Multi-Multi-Tech MultiModem ISDN External ISDN NT1

/ Updated: October 10, 2002 10:21 PM PDT
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Our experience with the $245 Multi-Tech IWay Hopper was far from favorable. Although the 116-kbps throughput (226 kbps with compression) looks admirable in the field of externals, the unreliable IWay Hopper required frequent resets to keep it running. But we were thankful during our testing process for its abundant LED indicators. Not only did they alert us to different types of connections, but they also let us know when the modem had inexplicably stopped receiving data in the middle of a transfer so we could perform a reset and start again. Our experience with the $245 Multi-Tech IWay Hopper was far from favorable. Although the 116-kbps throughput (226 kbps with compression) looks admirable in the field of externals, the unreliable IWay Hopper required frequent resets to keep it running. But we were thankful during our testing process for its abundant LED indicators. Not only did they alert us to different types of connections, but they also let us know when the modem had inexplicably stopped receiving data in the middle of a transfer so we could perform a reset and start again.

The IWay Hopper lacks support for Windows 95 Plug and Play, so installation didn't go smoothly either. For some reason, you must configure the IWay before connecting it to the ISDN line. To get the drivers installed, we first had to run the configuration utility and hand-enter the telephone switch type, directory numbers, and SPIDs. Be sure to have your owner's manual ready because you'll need it. After you have finished the configuration, you are instructed to turn your IWay Hopper off, connect it to the ISDN line, reboot your computer, and turn the IWay back on. It simply won't function if any of this is done out of order. Now, finally, the drivers can be found so you can add your IWay within the modem's control panel and specify a connection with Dial-Up Networking. But if your ISP uses CHAP authentication you will be limited to single-channel connections only.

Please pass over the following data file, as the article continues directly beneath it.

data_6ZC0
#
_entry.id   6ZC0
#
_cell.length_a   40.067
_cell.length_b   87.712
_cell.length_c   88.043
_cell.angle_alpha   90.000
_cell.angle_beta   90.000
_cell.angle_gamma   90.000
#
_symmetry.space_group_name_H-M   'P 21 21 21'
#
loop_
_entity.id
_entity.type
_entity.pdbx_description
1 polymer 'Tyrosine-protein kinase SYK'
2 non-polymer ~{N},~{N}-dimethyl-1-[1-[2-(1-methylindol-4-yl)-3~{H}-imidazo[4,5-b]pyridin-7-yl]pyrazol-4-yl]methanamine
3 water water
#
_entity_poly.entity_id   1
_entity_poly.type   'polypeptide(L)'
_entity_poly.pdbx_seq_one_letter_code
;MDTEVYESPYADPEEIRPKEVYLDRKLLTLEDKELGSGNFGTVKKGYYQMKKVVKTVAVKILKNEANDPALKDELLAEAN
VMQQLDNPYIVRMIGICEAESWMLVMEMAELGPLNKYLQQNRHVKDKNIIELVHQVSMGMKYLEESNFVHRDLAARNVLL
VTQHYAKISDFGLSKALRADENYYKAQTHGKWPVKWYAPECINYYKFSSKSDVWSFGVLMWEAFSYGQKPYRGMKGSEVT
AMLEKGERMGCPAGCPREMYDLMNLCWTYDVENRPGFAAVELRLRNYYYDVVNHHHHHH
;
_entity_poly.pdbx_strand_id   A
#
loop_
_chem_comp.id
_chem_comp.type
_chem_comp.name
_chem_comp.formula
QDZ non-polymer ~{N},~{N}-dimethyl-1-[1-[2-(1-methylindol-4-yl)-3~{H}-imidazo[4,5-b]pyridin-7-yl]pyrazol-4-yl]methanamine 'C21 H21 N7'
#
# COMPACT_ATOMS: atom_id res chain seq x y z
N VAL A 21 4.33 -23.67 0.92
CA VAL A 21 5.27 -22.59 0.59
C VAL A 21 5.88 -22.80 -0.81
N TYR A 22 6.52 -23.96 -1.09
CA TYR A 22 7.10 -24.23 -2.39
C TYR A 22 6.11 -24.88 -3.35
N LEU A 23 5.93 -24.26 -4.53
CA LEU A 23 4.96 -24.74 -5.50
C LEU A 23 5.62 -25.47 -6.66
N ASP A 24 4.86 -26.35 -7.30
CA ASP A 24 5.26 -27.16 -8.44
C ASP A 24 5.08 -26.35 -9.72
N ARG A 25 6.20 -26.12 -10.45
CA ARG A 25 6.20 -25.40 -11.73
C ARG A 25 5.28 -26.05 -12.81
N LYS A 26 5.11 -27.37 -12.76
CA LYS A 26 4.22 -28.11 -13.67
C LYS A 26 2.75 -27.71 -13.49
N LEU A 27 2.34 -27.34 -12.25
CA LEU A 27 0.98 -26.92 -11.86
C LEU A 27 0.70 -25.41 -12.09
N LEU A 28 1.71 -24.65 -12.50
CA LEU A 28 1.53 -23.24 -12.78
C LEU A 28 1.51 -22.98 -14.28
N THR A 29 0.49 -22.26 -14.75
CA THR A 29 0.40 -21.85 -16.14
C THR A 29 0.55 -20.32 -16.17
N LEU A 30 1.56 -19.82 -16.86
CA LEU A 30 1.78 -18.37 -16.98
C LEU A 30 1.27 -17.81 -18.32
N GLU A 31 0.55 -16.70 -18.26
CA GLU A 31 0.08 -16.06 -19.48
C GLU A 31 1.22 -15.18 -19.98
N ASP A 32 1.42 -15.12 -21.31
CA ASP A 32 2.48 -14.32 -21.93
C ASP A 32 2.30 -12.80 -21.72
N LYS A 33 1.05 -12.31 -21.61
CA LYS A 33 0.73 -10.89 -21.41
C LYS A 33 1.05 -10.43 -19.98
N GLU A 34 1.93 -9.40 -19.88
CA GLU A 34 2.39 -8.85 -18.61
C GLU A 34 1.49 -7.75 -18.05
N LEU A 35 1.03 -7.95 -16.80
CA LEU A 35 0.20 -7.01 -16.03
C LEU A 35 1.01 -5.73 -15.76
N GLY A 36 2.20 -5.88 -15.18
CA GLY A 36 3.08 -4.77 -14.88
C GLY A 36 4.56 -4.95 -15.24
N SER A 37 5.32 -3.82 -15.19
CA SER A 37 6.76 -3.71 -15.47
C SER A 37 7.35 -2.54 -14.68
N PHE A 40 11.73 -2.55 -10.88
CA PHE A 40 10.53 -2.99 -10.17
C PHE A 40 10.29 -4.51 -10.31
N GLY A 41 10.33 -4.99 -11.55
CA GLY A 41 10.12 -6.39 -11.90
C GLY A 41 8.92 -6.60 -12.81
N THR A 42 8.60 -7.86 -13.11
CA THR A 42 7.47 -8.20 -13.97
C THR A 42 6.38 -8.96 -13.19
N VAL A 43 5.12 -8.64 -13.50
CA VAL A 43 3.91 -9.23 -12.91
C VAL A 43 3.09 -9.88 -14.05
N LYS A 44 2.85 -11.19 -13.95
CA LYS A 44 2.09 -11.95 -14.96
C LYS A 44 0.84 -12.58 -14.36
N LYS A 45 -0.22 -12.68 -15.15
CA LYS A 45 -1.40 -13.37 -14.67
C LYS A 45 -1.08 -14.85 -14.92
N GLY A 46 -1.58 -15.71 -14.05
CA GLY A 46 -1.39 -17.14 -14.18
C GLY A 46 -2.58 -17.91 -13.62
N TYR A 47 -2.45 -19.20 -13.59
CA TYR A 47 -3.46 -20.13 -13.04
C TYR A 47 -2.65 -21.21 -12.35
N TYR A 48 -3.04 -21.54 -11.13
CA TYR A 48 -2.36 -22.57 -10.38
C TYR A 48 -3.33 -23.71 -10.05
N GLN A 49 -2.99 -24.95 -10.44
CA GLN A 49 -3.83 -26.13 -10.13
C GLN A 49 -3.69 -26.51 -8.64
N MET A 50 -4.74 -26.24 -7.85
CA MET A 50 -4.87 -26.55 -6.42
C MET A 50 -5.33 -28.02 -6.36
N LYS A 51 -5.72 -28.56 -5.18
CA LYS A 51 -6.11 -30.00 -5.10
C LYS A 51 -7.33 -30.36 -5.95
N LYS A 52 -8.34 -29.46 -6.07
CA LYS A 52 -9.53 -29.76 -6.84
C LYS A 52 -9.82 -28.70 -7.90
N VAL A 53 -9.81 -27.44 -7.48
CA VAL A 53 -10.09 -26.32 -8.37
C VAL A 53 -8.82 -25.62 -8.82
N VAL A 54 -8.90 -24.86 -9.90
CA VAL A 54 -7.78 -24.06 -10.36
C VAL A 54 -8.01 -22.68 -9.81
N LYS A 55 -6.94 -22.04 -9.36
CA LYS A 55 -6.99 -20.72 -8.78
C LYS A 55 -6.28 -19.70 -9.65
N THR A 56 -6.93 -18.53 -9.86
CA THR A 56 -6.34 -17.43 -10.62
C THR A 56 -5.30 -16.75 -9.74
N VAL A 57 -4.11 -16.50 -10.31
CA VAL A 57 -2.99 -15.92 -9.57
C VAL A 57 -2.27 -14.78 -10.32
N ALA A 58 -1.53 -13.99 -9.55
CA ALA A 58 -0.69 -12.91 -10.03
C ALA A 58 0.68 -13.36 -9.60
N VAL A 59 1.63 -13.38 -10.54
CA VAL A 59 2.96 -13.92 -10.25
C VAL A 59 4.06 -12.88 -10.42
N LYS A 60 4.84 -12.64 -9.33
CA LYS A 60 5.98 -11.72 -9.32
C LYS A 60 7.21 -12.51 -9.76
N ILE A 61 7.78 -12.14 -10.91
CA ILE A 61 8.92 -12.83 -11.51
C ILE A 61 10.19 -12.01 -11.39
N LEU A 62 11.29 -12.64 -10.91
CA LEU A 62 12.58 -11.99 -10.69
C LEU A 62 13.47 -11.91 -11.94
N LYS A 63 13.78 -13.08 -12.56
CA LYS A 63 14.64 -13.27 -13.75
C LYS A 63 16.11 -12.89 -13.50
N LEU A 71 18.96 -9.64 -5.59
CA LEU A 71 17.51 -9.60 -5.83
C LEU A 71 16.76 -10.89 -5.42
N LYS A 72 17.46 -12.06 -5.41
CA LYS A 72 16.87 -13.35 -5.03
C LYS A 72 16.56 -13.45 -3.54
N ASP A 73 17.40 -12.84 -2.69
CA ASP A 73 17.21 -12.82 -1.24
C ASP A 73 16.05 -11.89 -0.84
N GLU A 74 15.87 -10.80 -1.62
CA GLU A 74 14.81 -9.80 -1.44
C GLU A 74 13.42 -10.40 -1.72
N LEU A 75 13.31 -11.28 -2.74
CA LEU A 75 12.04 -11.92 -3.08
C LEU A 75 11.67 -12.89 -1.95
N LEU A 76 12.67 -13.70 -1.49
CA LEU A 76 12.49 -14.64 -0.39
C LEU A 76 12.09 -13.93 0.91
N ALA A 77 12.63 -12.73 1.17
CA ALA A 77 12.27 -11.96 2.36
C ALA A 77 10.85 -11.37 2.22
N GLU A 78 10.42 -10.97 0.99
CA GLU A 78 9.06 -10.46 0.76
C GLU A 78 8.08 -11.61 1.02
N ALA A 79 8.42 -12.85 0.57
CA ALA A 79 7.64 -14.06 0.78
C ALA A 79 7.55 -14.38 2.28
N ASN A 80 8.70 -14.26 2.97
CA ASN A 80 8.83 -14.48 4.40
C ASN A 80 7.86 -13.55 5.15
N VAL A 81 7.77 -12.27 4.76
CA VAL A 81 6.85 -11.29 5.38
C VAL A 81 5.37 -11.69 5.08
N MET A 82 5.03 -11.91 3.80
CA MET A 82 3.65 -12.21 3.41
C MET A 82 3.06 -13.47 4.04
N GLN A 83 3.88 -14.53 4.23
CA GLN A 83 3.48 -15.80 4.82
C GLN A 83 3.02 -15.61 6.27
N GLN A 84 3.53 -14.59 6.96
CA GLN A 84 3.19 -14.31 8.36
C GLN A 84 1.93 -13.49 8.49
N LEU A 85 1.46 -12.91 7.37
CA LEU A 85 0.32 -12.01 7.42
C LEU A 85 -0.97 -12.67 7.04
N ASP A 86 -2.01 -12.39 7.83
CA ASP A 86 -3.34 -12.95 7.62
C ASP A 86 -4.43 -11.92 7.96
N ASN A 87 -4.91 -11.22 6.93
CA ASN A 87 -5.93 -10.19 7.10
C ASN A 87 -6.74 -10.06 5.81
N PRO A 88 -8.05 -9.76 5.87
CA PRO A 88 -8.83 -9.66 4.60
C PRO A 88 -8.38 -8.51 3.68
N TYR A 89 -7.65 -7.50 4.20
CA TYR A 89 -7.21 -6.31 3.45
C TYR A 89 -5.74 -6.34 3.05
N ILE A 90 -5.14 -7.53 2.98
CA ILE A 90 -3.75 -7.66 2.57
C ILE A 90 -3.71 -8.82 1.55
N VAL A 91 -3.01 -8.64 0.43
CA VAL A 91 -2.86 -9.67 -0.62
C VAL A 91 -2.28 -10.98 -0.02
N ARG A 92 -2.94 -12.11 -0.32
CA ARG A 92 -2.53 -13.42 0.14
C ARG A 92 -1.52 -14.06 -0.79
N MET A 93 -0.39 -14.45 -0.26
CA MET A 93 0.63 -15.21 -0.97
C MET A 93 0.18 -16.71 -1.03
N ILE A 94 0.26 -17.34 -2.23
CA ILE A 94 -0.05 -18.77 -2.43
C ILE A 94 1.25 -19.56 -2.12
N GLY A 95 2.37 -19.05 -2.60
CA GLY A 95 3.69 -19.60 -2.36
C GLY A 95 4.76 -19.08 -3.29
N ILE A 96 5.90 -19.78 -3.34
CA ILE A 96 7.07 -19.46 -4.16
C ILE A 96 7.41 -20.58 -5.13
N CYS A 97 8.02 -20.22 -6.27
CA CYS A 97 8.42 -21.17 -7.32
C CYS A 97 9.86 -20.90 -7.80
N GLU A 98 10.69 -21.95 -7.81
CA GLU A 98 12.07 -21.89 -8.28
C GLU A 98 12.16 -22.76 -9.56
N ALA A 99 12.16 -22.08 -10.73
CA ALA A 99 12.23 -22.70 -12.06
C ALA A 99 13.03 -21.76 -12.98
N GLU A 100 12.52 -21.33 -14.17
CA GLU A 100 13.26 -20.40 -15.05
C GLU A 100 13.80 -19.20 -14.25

You only get one analog device port on the IWay Hopper, but with this unit's meager calling features you aren't likely to use it much. You can only simultaneously perform data transfers and talk over the phone if you leave one channel free. Furthermore, because the IWay lacks call-bumping capabilities, incoming callers get a busy signal while you are using both channels for data transfers. If you are lucky enough to receive your call, the Multi-Tech IWay will ring the phone, but this is of little consolation considering that any failed calls cause the modem to become confused and--you guessed it--require another reset.

The IWay Hopper has a menu-driven utility you can run from within any terminal program for Mac and Unix users, and can be upgraded through a simple software download to flash ROM. But with all the limitations and problems we encountered, this modem will have you crawling across the Internet--not hopping.

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Where to Buy

Multi-Multi-Tech MultiModem ISDN External ISDN NT1

Part Number: MTA128NT

MSRP: $279.00

Visit manufacturer site for details.

Quick Specifications See All

  • Color white
  • Package Type retail
  • Type 2 years warranty
  • Weight 0.44 lbs
  • Compliant Standards Plug and Play
  • Type Drivers & Utilities
  • OS Required Apple MacOS
    Microsoft Windows 2000
    Microsoft Windows 95/98
    Microsoft Windows NT
  • Gender female
    female
  • Type none
  • Max Transfer Rate 128 Kbps